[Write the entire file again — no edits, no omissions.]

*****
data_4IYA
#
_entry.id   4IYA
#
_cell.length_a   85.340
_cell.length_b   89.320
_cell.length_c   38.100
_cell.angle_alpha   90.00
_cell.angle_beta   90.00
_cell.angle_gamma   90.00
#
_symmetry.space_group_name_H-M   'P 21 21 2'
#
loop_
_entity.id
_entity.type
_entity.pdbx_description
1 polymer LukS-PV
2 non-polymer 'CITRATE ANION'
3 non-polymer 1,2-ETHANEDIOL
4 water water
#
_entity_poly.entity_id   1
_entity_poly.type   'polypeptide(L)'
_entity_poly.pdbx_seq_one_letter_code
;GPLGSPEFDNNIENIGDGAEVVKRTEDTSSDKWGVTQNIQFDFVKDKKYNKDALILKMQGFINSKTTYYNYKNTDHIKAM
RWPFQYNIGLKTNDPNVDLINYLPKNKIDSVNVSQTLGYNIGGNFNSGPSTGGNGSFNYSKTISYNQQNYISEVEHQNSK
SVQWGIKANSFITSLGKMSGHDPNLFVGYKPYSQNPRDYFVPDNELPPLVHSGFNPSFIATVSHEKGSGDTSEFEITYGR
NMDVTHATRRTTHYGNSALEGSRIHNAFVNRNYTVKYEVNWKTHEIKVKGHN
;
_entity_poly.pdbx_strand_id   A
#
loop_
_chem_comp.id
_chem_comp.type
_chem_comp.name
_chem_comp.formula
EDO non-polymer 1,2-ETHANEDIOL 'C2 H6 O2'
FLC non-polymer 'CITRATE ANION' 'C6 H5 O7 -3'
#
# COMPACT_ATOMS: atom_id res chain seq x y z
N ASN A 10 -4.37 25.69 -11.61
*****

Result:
data_4IYA
#
_entry.id   4IYA
#
_cell.length_a   85.340
_cell.length_b   89.320
_cell.length_c   38.100
_cell.angle_alpha   90.00
_cell.angle_beta   90.00
_cell.angle_gamma   90.00
#
_symmetry.space_group_name_H-M   'P 21 21 2'
#
loop_
_entity.id
_entity.type
_entity.pdbx_description
1 polymer LukS-PV
2 non-polymer 'CITRATE ANION'
3 non-polymer 1,2-ETHANEDIOL
4 water water
#
_entity_poly.entity_id   1
_entity_poly.type   'polypeptide(L)'
_entity_poly.pdbx_seq_one_letter_code
;GPLGSPEFDNNIENIGDGAEVVKRTEDTSSDKWGVTQNIQFDFVKDKKYNKDALILKMQGFINSKTTYYNYKNTDHIKAM
RWPFQYNIGLKTNDPNVDLINYLPKNKIDSVNVSQTLGYNIGGNFNSGPSTGGNGSFNYSKTISYNQQNYISEVEHQNSK
SVQWGIKANSFITSLGKMSGHDPNLFVGYKPYSQNPRDYFVPDNELPPLVHSGFNPSFIATVSHEKGSGDTSEFEITYGR
NMDVTHATRRTTHYGNSALEGSRIHNAFVNRNYTVKYEVNWKTHEIKVKGHN
;
_entity_poly.pdbx_strand_id   A
#
loop_
_chem_comp.id
_chem_comp.type
_chem_comp.name
_chem_comp.formula
EDO non-polymer 1,2-ETHANEDIOL 'C2 H6 O2'
FLC non-polymer 'CITRATE ANION' 'C6 H5 O7 -3'
#
# COMPACT_ATOMS: atom_id res chain seq x y z
N ASN A 10 -4.37 25.69 -11.61